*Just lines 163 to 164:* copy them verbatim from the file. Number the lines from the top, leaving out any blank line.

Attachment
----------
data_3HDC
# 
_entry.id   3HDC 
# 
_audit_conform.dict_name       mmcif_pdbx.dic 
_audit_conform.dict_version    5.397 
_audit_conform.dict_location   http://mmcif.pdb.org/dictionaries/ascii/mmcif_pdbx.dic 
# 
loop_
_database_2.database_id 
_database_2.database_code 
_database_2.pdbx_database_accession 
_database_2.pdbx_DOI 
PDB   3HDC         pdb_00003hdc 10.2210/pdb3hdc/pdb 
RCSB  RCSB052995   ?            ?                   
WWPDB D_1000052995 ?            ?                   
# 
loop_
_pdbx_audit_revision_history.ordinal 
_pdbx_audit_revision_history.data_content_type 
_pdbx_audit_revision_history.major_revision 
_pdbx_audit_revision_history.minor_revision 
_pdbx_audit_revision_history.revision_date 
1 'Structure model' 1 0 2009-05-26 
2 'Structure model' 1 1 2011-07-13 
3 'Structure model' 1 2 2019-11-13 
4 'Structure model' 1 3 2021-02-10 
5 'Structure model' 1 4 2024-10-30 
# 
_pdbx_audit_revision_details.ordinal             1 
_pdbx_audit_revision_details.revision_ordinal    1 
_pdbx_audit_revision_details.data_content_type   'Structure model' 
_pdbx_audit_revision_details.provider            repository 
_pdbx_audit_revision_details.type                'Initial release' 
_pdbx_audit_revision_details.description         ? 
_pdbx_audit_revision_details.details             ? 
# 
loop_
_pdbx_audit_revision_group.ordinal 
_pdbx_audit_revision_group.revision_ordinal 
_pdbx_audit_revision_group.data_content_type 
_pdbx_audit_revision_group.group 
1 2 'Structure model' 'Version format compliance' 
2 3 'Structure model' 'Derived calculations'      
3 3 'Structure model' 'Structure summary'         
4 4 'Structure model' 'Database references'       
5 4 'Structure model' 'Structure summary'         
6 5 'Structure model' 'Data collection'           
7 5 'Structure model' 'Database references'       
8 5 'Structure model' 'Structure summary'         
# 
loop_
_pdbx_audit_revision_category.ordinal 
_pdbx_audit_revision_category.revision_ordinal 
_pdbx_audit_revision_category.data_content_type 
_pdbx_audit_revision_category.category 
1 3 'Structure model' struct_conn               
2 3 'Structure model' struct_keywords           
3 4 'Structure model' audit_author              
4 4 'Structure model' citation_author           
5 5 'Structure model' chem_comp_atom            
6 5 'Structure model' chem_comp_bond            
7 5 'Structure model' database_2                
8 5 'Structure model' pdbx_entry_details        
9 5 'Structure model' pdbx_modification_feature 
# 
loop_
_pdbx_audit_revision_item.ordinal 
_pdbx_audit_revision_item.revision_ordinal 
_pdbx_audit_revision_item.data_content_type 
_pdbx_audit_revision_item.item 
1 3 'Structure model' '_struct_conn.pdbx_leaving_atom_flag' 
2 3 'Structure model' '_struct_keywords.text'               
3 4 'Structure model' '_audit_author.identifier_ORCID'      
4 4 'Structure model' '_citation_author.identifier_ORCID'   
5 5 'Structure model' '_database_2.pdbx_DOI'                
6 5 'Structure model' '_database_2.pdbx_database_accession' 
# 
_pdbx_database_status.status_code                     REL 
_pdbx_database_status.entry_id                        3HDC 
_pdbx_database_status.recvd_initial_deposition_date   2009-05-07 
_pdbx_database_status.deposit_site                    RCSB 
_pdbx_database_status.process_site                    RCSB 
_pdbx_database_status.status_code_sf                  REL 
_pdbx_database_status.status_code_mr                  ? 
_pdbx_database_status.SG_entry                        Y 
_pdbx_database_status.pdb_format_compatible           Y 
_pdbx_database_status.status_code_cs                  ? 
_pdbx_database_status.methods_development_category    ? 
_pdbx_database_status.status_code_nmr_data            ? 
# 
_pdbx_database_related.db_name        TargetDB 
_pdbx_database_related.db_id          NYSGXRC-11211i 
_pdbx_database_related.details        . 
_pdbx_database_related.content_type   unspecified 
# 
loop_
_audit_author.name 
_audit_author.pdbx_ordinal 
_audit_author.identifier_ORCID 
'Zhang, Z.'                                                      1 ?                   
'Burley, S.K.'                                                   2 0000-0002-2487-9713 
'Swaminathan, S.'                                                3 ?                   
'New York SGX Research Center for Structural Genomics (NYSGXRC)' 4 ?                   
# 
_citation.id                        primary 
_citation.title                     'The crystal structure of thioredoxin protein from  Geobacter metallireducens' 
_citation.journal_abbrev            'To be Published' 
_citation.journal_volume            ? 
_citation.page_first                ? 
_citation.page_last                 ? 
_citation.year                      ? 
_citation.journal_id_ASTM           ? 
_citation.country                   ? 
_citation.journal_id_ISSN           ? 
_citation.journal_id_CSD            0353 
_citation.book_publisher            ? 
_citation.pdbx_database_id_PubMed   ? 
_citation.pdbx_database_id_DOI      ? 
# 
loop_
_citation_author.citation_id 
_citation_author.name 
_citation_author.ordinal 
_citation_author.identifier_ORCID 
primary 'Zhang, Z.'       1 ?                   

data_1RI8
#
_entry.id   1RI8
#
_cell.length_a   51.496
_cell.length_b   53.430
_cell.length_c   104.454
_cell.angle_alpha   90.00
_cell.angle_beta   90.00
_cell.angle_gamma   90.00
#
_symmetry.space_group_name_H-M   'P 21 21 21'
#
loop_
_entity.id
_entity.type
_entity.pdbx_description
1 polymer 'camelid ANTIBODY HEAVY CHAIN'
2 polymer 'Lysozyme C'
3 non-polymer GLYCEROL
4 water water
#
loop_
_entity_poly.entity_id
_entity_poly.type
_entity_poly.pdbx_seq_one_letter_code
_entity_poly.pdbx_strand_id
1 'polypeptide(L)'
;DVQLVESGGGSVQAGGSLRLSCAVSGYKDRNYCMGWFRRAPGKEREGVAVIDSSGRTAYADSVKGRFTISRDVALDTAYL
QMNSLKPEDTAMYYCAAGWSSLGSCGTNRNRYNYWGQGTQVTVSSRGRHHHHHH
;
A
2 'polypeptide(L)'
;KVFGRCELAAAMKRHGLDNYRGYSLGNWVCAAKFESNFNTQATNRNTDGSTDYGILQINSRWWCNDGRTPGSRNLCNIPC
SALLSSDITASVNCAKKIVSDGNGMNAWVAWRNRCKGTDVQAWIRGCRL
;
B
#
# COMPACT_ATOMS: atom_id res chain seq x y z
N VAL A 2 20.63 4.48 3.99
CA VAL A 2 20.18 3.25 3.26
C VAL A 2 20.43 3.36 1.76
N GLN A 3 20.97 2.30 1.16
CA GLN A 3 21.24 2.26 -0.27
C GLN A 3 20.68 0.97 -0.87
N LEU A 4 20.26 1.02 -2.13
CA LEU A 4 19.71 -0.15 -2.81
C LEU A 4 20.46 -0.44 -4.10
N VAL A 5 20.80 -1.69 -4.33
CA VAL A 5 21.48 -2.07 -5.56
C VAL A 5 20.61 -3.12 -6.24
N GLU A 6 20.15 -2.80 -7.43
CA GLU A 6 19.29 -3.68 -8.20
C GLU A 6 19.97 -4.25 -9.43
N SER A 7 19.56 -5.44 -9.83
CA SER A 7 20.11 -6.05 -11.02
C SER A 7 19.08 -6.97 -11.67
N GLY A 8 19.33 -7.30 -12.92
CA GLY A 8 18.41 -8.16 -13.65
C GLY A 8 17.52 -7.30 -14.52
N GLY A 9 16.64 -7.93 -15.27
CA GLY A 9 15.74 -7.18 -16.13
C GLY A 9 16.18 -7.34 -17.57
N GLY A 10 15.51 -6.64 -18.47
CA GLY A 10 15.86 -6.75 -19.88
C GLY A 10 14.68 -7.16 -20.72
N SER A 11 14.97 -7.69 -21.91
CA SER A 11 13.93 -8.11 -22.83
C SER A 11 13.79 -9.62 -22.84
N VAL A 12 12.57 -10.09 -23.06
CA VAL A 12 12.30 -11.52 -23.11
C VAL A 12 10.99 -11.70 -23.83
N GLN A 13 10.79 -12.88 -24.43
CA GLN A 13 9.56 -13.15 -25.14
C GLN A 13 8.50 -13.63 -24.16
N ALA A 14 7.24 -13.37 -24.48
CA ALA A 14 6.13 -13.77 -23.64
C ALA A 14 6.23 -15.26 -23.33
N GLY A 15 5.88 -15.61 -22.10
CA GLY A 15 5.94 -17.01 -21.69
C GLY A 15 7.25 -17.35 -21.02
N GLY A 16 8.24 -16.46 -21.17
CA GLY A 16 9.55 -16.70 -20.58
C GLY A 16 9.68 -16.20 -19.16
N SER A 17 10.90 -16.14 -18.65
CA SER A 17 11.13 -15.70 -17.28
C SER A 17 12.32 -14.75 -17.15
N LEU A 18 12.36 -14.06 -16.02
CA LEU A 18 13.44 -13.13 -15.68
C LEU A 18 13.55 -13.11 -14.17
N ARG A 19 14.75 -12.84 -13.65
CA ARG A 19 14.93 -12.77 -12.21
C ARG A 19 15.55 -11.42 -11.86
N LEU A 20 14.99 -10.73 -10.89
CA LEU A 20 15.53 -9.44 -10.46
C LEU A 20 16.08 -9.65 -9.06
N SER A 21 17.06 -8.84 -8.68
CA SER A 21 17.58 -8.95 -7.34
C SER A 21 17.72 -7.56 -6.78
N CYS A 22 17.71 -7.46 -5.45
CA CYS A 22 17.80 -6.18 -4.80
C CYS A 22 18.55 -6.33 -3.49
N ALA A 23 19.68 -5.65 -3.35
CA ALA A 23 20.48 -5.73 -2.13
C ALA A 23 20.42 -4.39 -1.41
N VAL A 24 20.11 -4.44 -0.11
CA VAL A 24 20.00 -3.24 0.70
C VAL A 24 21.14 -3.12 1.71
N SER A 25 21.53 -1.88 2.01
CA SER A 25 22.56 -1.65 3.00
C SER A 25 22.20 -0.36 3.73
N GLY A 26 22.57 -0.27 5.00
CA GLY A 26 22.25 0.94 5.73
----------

B
#